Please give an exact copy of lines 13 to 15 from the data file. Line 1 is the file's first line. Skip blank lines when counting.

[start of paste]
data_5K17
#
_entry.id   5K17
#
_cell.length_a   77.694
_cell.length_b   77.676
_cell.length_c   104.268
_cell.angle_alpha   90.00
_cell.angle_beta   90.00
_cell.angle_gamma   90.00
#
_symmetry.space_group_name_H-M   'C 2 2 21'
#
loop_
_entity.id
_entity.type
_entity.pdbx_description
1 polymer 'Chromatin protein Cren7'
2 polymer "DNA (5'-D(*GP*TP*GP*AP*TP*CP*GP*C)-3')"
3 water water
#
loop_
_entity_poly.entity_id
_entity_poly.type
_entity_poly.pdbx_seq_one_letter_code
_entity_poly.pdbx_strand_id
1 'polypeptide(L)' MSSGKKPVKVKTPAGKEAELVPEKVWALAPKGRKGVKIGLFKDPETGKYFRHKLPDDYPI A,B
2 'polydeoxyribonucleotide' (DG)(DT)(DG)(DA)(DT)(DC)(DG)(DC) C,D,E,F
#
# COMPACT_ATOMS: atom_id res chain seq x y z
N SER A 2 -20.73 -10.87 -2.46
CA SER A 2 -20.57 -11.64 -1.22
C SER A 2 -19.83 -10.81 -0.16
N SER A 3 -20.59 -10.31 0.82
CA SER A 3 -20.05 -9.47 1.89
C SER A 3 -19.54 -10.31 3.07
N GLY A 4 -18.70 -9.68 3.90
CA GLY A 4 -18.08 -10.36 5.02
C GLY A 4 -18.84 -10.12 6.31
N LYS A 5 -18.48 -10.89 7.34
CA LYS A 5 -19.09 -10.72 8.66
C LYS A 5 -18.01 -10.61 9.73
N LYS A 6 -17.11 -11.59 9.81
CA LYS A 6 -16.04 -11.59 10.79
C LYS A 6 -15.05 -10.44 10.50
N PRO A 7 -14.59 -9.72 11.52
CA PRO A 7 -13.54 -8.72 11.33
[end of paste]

#
loop_
_entity.id